"It was not on the radar screen of most of the fire departments around here," he said. "The City of Fairfax is the exception."
The transfer operation in Alexandria has stoked a tense legal struggle between city officials and Norfolk Southern and has spurred congressional scrutiny of rail laws. It has also left a trail of political acrimony. After withering public criticism, Alexandria officials in recent weeks have called for an outside audit of the city staff's handling of the issue.
Alexandria authorities now want the operation closed, or, failing that, subject to tight local restrictions, saying it should never have been opened in a residential neighborhood. Council member Ludwig P. Gaines (D) said this year that the railroad giant is "like the neighbor that moves into the vacant house and turns it into a crack house."
Top city officials, including Mayor William D. Euille (D), had meetings with Norfolk Southern executives about the company's plans starting in 2006. They did not notify residents or discuss it publicly, mistakenly concluding that Norfolk Southern would automatically be required to apply for city approval before opening.
Euille blamed city staff.
"The bottom line is there was a lack of communication and accountability on the part of senior staff," Euille said. He said he didn't sound an alarm himself because he thought Norfolk Southern would be back seeking permission, and he didn't follow up because he meets with a parade of executives talking about would-be projects.
"It's not my job full time to manage those inquiries and those matters," Euille said. "That's why we have a full-time city manager and attorney and fire chief and others."
Steve Mason, special assistant to the city manager, said, "We failed to notify the community, and we failed to notify the City Council of this situation."
Beyond the legal and political ramifications are concerns about safety, especially among the thousands of residents who live in the Cameron Station community that sprouted by the tracks in the 1990s.
"A large spill could send burning flammable liquids with an invisible flame and no smoke down the waterway next [to] Cameron Station, under Eisenhower Ave. and the Beltway," Alexandria Fire Capt. Michael Cross wrote in an internal e-mail last year.
Thiel said that is a worst-case scenario, and that a smaller spill or fire in the yard itself is the more likely danger. "We feel pretty strongly it's a terrible location, and they should find a different one," he said.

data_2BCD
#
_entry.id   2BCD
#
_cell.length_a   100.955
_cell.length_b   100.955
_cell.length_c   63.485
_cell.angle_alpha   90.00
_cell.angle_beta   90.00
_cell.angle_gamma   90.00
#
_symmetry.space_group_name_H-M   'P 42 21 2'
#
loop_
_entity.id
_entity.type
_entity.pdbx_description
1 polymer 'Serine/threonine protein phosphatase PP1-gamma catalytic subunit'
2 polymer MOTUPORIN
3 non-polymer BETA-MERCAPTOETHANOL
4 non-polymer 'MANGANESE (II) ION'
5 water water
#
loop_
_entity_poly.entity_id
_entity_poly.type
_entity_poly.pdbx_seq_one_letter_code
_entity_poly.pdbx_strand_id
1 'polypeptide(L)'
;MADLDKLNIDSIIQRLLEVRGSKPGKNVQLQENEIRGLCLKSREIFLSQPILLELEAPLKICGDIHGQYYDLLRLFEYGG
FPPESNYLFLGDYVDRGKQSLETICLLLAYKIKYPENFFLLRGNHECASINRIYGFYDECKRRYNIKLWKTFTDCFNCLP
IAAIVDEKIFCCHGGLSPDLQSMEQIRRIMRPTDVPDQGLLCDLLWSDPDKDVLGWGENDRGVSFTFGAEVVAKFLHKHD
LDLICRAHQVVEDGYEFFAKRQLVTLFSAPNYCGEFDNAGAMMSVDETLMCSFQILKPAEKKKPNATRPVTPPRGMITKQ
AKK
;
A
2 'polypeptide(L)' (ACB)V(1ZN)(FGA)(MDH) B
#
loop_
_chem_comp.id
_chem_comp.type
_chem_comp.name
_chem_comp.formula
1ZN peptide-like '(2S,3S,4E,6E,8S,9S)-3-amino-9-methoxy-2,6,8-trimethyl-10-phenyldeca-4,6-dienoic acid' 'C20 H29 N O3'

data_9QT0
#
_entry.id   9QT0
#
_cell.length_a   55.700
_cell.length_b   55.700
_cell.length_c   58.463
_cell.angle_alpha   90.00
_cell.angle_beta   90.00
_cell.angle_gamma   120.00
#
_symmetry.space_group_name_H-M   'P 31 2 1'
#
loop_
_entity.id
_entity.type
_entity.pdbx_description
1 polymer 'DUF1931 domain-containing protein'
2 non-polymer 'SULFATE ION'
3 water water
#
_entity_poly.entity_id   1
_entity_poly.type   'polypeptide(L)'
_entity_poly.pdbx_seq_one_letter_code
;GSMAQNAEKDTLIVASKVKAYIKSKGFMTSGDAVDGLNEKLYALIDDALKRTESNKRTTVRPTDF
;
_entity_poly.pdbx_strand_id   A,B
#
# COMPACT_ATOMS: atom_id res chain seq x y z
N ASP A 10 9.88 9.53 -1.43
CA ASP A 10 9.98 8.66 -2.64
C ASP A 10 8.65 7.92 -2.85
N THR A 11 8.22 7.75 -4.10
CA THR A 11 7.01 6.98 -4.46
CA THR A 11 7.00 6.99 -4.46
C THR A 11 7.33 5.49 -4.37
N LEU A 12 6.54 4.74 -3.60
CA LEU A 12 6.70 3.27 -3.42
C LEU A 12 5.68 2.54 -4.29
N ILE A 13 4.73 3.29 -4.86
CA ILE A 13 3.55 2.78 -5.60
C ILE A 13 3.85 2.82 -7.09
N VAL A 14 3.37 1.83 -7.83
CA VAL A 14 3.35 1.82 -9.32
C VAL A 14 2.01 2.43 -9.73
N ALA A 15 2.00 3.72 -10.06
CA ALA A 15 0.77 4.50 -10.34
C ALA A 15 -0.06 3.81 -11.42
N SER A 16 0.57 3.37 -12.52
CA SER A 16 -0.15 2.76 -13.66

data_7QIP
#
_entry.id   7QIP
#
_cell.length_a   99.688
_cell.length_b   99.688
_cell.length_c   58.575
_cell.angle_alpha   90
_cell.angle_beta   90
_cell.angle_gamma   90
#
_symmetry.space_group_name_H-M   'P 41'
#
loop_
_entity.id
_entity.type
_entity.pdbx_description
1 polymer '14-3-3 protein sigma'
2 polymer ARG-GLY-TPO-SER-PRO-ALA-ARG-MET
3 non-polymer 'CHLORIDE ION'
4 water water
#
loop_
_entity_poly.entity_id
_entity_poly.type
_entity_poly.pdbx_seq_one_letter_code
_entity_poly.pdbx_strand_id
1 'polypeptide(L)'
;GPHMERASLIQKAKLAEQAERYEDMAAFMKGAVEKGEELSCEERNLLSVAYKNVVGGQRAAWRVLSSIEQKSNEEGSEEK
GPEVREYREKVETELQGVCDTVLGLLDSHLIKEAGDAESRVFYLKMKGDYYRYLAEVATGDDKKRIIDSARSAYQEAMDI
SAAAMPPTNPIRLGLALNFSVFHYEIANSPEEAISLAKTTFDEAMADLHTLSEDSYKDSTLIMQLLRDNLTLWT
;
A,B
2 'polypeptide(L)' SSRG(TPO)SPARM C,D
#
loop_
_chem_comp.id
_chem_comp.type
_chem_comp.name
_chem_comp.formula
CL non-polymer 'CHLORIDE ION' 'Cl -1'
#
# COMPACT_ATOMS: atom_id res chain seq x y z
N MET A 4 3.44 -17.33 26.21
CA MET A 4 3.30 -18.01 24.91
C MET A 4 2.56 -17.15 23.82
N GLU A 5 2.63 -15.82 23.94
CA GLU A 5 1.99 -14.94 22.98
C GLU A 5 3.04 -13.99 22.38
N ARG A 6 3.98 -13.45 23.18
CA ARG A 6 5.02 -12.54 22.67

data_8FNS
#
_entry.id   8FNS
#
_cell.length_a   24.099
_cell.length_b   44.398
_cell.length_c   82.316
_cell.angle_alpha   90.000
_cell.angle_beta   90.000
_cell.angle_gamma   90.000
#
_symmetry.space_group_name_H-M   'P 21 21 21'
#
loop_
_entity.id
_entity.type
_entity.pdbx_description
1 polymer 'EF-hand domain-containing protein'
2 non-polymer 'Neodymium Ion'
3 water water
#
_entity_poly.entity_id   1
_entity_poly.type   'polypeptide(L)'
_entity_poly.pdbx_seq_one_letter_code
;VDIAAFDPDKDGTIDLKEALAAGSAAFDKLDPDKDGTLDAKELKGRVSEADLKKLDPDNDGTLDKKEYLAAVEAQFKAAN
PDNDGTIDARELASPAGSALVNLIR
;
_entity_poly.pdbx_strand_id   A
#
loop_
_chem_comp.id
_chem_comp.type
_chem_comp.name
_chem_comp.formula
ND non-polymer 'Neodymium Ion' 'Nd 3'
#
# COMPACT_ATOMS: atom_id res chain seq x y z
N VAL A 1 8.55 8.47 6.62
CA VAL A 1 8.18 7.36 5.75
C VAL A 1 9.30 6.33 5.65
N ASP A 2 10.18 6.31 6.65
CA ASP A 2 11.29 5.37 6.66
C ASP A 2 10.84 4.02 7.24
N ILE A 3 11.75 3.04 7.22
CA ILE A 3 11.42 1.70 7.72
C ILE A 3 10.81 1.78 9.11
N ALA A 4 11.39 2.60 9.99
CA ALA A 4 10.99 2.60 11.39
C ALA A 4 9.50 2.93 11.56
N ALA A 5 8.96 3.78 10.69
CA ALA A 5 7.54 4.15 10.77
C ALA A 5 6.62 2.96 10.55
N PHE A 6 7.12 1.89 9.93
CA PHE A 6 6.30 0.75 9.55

Although Alexandria officials warn of the possible dangers to their constituents, Norfolk Southern and many experts point out that transporting the fuel as far as possible by rail makes overall safety sense because accidents happen more often on roads.
"We firmly believe that the systems and procedures we have in place make any risk to the community extremely remote," Norfolk Southern spokeswoman Susan M. Terpay wrote in an e-mail. She cited a catch basin-type set-up to keep spills contained and other safety measures. The company has also agreed to pay tens of thousands of dollars for safety equipment.
Alexandria officials, however, have taken their concerns to federal regulators, who have yet to issue a ruling. The two sides are also in court.
Long-established laws give railroads broad powers to move freight across state lines, including the authority, in most cases, to load and unload what they want with little or no deference to local officials.
For now, the view from the barbeque-dotted balconies of Cameron Station, across a flood-control channel from the rail yard, now includes a steady stream of large-scale ethanol transfers.
"The government's only job is to inform and protect residents. They didn't do either one here," said Ingrid Sanden, president of the Cameron Station Civic Association. "You can always fight something before it's built a lot easier than you can afterward."
Sanden's daughter Maddy, 5, attends the adjacent Samuel W. Tucker Elementary School. A gate was recently cut in a nearby wooden fence for a possible student evacuation.
"It doesn't look scary, outside of the black tankers sitting there. But the potential is there," Sanden said. "There's always human error, and there's always acts of God, and we're not willing to take that risk."